A recent newspaper article got me thinking about preserving traditional skills. Commendably, British museums and heritage sites have encouraged the conservation of traditional arts and crafts such as dry stonewalling, thatching, hedge laying... I could go on.
At the same time museums have often been accused of indulging in 'safe' heritage, making the past easy to digest for audiences. The process of safe selection goes on when museums decide which objects to display. Perhaps less consciously museums are also selecting safe traditions and skills to preserve. Which brings me to the newspaper article.
The Daily Telegraph on 11th August 2011 showcased the training (for a price) to fly a Spitfire. Not just any training, but the actual combat training RAF pilots would have got in 1940 before being let loose on the Luftwaffe.
Naturally safe preservation of heritage being what it is, the trainees are not then allowed to shoot down any German planes which have the temerity to cross the Straits of Dover. This is because we are not at war with the Germans, we just bask in the glow of having helped defeat Hitler and refuse to move on.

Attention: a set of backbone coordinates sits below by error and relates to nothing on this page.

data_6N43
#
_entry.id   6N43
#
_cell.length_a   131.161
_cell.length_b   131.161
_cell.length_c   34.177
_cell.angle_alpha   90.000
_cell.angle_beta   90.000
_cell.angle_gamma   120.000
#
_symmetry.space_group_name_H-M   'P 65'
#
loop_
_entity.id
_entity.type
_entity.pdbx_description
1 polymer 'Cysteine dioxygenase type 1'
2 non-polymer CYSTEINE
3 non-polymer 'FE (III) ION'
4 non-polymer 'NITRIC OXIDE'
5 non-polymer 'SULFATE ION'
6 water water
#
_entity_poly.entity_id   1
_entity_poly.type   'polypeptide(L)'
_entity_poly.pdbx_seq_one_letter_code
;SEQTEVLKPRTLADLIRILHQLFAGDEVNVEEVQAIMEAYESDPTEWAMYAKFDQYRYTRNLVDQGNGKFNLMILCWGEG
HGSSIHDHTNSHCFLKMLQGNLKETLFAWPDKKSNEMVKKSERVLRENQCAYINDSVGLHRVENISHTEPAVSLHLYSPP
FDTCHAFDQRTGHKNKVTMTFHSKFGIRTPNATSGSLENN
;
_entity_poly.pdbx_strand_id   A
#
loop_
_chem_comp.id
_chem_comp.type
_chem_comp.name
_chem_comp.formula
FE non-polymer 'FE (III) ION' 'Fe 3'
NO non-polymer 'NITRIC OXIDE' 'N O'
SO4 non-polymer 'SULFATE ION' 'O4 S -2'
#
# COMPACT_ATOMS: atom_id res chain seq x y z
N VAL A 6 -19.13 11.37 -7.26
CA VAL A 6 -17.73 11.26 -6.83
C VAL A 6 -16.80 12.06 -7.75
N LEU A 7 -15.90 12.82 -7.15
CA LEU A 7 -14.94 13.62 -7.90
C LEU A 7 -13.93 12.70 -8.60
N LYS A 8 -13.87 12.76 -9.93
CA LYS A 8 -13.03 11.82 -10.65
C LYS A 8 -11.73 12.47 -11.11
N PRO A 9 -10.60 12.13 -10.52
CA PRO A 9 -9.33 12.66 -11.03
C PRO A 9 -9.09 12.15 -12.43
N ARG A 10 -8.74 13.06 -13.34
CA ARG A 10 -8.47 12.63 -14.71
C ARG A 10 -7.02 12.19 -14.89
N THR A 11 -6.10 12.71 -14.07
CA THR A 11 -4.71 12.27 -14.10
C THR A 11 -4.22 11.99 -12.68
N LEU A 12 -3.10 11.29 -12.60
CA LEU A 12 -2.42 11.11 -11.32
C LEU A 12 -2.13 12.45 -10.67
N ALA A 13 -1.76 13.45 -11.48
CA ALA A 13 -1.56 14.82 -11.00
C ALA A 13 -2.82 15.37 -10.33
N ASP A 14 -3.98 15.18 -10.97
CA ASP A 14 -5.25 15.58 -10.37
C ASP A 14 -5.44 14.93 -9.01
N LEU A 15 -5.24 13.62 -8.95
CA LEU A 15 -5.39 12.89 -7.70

This led me to reflect on the new economics of museums and how they can earn money and keep traditional skills alive. The RAF Museum at Hendon declaring war on a foreign country is not feasible, and although I admit I haven't seen the forward plan for the Imperial War Museum I think it unlikely that they will celebrate the 100th anniversary of the outbreak of WWI with a flanking move into Belgium.
The simple solution is torture.
Many regimes, including our own fair government, have indulged in what might be regarded by more sensitive souls as infringements of human rights. At the same time numerous museums have collections that point to a past which suggested this kind of activity was relatively common. If you are a museum curator ask yourself, have you used your stocks,scolds bridle,iron maiden or rack lately? Do you even know how to use them properly?
A quick email to the intelligence agency of your choice offering your equipment for use (for suitable remuneration) will get more of your collections out of storage, improve the income generation of the museum and keep traditional torture methods alive by getting dubious confessions 'the old fashioned way'.
In the immortal words of the torture scene in Marathon Man, 'Is it safe?' now need not always be applied to museums and that can only be a good thing for the preservation of all aspects of our past.